Graphic by Stormy Nesbit
With so many anti-racism resources from the #blacklivesmatter movement on social media right now, I curated a list of books, films and podcasts that stood out to me. This isn’t meant to be the most comprehensive list out there, nor did I originally plan on sharing it on my blog. It began as notes on my phone that I intended to add resources to as time goes on. However, after saving numerous infographics throughout the week, I realized it may be of use to share it in a more permanent place (namely, outside of Instagram stories).
Before I continue, know that I intend for this post to speak to those in a similar position to my own — specifically, those who do not have lived experiences as a person of color. We are the ones who have a responsibility to learn and stand in solidarity with those who do. These resources are for you if you’ve spent the last week listening and learning, and now desire to learn more about being vocally anti-racist and committing to take action. Make no mistake, I am not the authority on anti-racism practices. As a white, privileged individual I will also never be one. But I recognize that I, like so many others, will have to actively work to unlearn prejudices and continue to do my own work to be an ally to the Black community.
Over the weekend I listened to a podcast featuring Ibram X. Kendi, the director of the Center for Antiracist Research. A concept that resonated with me was his explanation that an ‘anti-racist journey’ has no start or end date. To be anti-racist means to admit that we have racist tendencies, and we have to actively work against them. Learning about systemic racism, white privilege, and how to be an ally is ongoing. I curated my own list in order to start taking more meaningful action in my journey. Now, I’m sharing it here in the hopes that it’s useful for your own.
Books – I’m currently working my way through White Fragility on my kindle. I also downloaded How We Fight For Our Lives (a memoir about growing up as a gay Black man from the South) and How To Be An Anti-Racist (also recently featured in Brene Brown’s podcast). I connect with personal stories and found the memoir by browsing similar titles. A favorite of mine that’s particularly relevant to this movement is The Sun Does Shine. I also saved this list of Black-owned bookstores in the U.S. to simultaneously support the community with your book purchase.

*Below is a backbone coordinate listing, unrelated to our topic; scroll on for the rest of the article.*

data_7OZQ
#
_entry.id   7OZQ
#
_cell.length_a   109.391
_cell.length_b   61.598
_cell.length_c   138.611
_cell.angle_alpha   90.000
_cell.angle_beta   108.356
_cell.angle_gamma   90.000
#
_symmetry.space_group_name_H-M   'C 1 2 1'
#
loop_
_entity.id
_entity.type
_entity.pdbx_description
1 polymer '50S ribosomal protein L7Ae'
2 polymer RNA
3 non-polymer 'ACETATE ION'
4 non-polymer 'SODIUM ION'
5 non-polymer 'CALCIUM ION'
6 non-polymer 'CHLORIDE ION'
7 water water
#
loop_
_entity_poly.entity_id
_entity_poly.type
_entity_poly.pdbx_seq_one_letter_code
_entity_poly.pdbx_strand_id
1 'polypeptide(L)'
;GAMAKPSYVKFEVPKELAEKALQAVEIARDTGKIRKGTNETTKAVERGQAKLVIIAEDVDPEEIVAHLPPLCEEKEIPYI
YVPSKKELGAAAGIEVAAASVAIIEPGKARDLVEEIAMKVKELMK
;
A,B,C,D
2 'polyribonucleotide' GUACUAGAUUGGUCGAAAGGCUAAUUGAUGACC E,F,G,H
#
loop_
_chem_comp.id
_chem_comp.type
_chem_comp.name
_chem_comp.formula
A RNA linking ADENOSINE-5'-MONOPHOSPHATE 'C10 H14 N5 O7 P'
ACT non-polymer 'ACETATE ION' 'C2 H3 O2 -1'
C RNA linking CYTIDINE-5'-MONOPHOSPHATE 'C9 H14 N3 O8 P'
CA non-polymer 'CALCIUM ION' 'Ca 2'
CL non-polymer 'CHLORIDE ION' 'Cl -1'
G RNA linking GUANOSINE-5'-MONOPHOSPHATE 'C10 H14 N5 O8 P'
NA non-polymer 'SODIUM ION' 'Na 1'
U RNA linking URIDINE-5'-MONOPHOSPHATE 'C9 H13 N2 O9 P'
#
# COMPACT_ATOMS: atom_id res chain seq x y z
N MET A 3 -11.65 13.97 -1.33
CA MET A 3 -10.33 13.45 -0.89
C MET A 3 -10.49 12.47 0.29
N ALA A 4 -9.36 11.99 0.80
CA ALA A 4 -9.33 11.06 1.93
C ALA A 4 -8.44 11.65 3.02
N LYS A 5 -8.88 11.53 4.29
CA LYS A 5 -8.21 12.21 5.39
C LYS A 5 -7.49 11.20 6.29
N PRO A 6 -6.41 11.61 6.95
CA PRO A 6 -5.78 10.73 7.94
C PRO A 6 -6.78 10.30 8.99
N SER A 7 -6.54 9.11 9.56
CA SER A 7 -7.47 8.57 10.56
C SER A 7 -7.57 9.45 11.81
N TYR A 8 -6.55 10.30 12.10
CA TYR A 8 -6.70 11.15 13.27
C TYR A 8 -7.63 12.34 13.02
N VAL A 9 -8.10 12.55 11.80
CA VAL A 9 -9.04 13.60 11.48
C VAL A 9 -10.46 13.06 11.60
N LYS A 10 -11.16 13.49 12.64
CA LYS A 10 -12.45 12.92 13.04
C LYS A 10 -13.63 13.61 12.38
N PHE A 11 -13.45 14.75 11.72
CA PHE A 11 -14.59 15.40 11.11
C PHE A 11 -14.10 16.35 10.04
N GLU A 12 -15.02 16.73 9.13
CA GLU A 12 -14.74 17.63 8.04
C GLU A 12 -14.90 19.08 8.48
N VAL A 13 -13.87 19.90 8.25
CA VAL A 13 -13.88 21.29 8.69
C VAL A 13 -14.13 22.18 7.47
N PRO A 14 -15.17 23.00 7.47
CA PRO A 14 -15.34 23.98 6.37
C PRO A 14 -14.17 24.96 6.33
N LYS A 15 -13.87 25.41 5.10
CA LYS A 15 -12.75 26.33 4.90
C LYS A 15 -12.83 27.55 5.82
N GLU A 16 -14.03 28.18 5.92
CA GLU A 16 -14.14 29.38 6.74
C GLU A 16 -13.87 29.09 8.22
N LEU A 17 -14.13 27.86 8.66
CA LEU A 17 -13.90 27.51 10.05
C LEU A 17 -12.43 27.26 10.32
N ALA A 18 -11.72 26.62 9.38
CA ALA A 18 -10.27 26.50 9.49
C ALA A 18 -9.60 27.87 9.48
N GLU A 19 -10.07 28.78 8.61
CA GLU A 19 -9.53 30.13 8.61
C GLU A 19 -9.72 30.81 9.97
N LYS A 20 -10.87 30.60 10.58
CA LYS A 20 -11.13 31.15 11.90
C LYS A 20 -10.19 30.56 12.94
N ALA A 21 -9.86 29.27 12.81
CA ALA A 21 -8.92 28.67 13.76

So You Want To Talk About Race – user-friendly explanations of casual racism in the U.S. and how to have honest conversations about race.
Just Mercy – a powerful call to fix our justice system, based on the story of Bryan Stevenson (founder of the Equal Justice Initiative).
Black Like Me – set in the deep south in the 1950’s, journalist John Howard Griffin used medication to darken his skin. He exchanged his privileged life as a white man for the disenfranchised world of an unemployed Black man.
Why I’m No Longer Talking To White People About Race – how to see, acknowledge, and counter racism, this award-winning book originally shifted conversations in the U.K.
Films – this past weekend I watched 13TH on Netflix, a film I’ve seen come up quite a bit the last few days. It’s especially useful in explaining the connection between our justice system, underprivileged communities, and the Black population. Also on Netflix: The Racial Wealth Gap (a short 16 minute episode in the ‘Explained’ series). Below are other films I’ve recently added to my watch list (I noted Netflix titles).
Whose Streets – covers how the killing of 18-year-old Michael Brown inspired the Ferguson uprising and sparked a global movement. This is the story as told by the protesters.
Always In Season – this film dives into the history of lynching in the U.S., and how this violence has continued to permeate the world today.
Central Park 5 – an examination of an 1989 case of five Black teenagers who were wrongfully convicted of rape. After they spent years in prison, a serial rapist confessed to the crime. There is a also a true crime docuseries that covers this story, When They See Us (Netflix).
Rikers – a look into the culture of violence and corruption that has plagued the notorious New York City jail for decades. Time: The Kalief Browder Story (Netflix) follows a teenager wrongfully charged with theft and jailed at Riker’s prison.
Podcasts – the last few days I swapped out my typical morning routine to drink coffee and listen to a podcast. I mentioned Brene Brown’s podcast episode with Ibram X. Kendi above. I’m working my way through this episode with Ta-Nehisi Coates on The Ezra Klein Show right now. I’ve also saved Speaking of Racism and Black&. This spotify list is the most comprehensive round-up I’ve seen and one I’ll be referring back to later on.
Organizations – if you’re thinking of making a donation, check out this resource to ensure the organization you’re supporting is in line with your goals and will make a positive impact. A few organizations I recommend checking out are Color of Change (a non-profit dedicated to championing solutions for social change), Equal Justice Initiative (focus is on ending mass incarceration and excessive punishment in the U.S.) and NAACP (aims to build political power and ensure the wellbeing of communities of color).
Social Media – @eji_org, @blklivesmatter and @ibramxk have served as great resources for me during this time. They will also continue to share relevant content about racism and justice work moving forward. I’ve discovered a number of new accounts on instagram as a result of this movement, and over the weekend I shared inspirational travel accounts run by Black women to diversify your feed.
Small Businesses – one of my favorite compilations of small businesses is this blog post on 26 businesses owned by women of color. I also saved and have been referencing this round-up of clothing and lifestyle brands and this round-up of Black-owned indie beauty brands.